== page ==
We compared the efficacy of positive pressure ventilation (PPV) vs negative pressure ventilation (NPV) in providing ventilatory muscle rest for five normal subjects and six patients with chronic obstructive pulmonary disease (COPD). All participants underwent measurement of transdiaphragmatic pressure (Pdi), pressure time integral of the diaphragm (PTI), integrated diaphragmatic electromyogram (iEMG), minute ventilation (V̇E), tidal volume (VT), and end-tidal CO2 (etCO2) during 15 minutes of PPV and NPV. For each subject, ventilator adjustments were made to obtain V̇E similar to levels measured during quiet breathing (QB). We found that the iEMG, Pdi, PTI, and average coefficient of variation of the tidal volume (CV-VT) were consistently lower during PPV as compared with NPV (p=0.01). The iEMG normalized for V̇E and VT was also significantly lower during PPV (p=0.01). During PPV, subjects were mildly hyperventilated (lower etCO2 and higher V̇E) compared with QB and NPV, but no significant correlation was noted between the change in etCO2 and the change in iEMG. The change in PTI was significantly correlated with the change in iEMG (p<0.01). We conclude that in the short term, PPV is more effective than NPV in reducing diaphragmatic activity. Positive pressure ventilation may be the preferred method of assisted ventilation in future studies of ventilatory muscle rest therapy.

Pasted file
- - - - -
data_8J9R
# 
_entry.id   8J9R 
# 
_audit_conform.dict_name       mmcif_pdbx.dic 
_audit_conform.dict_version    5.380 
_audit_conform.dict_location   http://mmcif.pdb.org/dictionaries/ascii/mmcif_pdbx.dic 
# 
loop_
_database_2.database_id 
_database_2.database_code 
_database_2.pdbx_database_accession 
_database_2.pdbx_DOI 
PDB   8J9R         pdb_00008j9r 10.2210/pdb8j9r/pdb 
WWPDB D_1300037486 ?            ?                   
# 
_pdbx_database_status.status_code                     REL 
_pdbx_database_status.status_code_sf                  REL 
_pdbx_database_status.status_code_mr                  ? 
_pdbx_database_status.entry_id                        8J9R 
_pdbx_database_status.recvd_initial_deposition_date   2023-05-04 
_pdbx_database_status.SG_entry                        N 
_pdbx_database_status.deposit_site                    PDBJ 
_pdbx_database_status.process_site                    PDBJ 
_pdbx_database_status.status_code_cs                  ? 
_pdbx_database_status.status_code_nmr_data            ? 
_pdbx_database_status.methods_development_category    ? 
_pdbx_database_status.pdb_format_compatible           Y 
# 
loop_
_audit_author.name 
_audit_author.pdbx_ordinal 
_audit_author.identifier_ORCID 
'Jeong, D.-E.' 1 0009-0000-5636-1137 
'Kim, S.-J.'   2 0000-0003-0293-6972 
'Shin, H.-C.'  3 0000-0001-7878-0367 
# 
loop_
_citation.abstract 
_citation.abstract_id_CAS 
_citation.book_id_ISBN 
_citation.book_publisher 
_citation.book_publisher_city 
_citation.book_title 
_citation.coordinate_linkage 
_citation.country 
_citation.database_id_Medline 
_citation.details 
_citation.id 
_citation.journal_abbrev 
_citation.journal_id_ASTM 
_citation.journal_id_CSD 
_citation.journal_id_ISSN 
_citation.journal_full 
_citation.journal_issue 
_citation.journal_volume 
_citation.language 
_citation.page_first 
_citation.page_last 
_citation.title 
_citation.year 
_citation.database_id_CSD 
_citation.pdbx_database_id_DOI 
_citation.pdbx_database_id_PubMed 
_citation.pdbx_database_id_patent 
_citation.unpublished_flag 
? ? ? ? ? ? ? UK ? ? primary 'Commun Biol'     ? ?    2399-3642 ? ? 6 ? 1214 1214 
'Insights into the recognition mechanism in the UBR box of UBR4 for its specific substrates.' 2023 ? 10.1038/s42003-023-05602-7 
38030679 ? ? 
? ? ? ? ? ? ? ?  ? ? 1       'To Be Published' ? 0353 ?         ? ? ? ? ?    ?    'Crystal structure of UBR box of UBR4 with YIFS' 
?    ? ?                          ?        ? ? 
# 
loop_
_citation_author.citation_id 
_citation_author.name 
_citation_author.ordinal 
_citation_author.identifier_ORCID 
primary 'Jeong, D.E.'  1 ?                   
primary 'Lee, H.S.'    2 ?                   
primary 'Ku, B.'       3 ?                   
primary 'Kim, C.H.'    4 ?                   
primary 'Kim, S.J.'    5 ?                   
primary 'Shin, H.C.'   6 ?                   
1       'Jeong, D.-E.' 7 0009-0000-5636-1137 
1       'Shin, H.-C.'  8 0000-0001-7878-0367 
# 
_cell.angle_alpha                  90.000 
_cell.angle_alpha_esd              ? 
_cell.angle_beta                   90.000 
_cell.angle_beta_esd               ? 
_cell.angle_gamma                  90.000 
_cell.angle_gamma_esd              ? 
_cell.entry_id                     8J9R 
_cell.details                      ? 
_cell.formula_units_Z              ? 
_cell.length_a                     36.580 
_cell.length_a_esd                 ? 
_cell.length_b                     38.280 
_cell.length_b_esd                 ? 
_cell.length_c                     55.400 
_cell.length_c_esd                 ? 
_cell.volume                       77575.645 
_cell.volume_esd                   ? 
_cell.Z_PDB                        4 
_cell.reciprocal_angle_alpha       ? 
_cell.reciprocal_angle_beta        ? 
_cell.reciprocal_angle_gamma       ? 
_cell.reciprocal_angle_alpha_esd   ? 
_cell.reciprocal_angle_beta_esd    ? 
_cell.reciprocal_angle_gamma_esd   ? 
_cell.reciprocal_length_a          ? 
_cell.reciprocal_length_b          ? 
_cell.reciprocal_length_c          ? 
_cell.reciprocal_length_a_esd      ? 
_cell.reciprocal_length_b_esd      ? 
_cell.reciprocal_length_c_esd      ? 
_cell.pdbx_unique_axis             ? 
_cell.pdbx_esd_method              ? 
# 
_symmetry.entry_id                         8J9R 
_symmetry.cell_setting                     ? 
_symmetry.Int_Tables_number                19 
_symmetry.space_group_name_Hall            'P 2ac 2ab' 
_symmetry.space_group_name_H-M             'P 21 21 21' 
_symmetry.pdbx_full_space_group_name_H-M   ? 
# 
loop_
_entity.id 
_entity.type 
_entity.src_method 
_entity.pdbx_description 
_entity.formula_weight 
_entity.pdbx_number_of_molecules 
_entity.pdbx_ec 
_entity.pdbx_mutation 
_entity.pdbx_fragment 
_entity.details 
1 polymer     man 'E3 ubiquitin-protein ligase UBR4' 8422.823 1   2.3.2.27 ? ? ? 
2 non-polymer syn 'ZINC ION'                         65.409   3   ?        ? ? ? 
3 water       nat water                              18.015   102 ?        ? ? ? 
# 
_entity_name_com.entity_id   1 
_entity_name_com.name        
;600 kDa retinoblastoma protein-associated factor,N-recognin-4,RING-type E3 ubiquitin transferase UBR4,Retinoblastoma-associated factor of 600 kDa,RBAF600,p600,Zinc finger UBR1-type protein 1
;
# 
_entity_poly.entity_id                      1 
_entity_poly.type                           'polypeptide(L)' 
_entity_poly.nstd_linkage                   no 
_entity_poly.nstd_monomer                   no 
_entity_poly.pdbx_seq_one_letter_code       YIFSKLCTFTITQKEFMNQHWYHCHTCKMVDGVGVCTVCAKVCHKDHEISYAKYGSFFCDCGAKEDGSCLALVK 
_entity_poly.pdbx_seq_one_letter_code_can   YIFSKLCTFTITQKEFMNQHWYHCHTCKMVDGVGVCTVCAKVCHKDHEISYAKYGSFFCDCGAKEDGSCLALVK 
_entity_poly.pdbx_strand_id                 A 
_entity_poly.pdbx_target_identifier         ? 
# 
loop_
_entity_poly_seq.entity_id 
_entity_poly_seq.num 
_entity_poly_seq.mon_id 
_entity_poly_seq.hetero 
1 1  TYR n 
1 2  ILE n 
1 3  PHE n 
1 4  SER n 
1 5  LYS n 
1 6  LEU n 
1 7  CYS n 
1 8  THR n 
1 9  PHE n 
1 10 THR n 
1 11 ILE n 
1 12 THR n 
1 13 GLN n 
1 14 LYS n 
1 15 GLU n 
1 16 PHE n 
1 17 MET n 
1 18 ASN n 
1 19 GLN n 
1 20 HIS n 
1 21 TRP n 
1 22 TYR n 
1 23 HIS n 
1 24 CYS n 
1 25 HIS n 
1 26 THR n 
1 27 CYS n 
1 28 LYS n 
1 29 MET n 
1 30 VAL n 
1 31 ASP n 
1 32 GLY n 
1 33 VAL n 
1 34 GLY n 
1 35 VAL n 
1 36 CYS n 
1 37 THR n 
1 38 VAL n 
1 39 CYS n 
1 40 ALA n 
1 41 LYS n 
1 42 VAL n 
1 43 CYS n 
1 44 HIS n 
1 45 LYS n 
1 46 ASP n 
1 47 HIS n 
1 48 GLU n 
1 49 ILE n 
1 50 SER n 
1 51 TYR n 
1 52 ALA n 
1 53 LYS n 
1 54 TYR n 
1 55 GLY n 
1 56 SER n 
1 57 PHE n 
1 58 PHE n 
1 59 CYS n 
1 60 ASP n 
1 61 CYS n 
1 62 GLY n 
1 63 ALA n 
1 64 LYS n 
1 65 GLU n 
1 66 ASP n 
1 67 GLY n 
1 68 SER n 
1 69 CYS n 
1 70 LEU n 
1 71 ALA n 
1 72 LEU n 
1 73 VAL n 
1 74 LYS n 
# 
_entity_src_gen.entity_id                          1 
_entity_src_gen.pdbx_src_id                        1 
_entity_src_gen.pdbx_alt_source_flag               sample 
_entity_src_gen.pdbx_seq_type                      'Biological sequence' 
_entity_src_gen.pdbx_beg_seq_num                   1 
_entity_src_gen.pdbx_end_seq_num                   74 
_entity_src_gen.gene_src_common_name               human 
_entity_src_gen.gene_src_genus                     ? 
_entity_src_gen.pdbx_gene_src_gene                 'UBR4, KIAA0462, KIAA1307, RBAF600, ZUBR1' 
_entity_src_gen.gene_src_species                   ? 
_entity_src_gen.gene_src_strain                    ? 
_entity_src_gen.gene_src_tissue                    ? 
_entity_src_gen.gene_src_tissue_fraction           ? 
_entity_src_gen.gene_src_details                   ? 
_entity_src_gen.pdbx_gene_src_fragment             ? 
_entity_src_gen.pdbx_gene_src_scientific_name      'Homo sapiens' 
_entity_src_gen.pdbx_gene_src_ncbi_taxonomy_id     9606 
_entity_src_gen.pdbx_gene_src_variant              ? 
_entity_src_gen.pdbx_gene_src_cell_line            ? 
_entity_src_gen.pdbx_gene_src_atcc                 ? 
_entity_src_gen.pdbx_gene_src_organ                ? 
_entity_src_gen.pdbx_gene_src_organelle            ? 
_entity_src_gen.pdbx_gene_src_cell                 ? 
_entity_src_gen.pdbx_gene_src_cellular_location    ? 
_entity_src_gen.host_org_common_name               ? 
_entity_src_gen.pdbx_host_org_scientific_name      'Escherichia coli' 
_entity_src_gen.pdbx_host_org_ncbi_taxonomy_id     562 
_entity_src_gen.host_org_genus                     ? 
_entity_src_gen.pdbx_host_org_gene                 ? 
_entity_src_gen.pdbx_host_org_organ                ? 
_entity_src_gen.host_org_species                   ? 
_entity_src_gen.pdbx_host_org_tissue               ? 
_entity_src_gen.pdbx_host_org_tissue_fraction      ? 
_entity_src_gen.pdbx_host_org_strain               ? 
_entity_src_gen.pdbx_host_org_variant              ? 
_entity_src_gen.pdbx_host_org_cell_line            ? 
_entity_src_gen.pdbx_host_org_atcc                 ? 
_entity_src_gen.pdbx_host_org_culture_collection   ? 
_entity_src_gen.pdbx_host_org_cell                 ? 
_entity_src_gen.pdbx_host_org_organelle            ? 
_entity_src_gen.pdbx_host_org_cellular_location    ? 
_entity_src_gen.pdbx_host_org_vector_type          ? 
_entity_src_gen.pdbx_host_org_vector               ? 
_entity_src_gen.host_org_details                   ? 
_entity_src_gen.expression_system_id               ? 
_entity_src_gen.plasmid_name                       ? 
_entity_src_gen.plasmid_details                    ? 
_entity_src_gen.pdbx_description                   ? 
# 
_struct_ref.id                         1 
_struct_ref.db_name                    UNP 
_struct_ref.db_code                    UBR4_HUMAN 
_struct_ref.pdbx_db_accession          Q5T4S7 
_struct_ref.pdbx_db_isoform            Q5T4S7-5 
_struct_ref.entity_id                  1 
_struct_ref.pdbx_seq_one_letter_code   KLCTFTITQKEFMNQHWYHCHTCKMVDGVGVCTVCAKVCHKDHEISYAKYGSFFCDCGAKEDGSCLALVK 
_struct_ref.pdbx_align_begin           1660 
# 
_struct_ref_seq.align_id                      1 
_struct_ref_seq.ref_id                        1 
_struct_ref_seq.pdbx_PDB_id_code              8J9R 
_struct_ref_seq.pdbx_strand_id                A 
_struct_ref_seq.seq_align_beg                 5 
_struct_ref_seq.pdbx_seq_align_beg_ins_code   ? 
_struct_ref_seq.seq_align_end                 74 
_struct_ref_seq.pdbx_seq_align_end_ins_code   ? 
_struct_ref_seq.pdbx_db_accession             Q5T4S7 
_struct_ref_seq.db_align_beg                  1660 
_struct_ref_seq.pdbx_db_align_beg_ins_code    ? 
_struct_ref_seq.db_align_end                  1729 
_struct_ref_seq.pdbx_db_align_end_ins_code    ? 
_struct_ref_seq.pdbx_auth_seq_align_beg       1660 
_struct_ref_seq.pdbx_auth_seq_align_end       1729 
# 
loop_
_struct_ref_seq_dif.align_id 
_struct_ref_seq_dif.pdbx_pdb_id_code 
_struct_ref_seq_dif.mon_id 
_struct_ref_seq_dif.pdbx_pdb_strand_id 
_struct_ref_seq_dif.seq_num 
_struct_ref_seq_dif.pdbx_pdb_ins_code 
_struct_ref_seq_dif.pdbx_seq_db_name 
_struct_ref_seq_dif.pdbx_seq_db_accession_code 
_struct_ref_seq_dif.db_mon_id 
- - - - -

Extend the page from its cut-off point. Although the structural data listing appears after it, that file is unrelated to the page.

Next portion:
ASJC Scopus subject areas
- Pulmonary and Respiratory Medicine
- Critical Care and Intensive Care Medicine
- Cardiology and Cardiovascular Medicine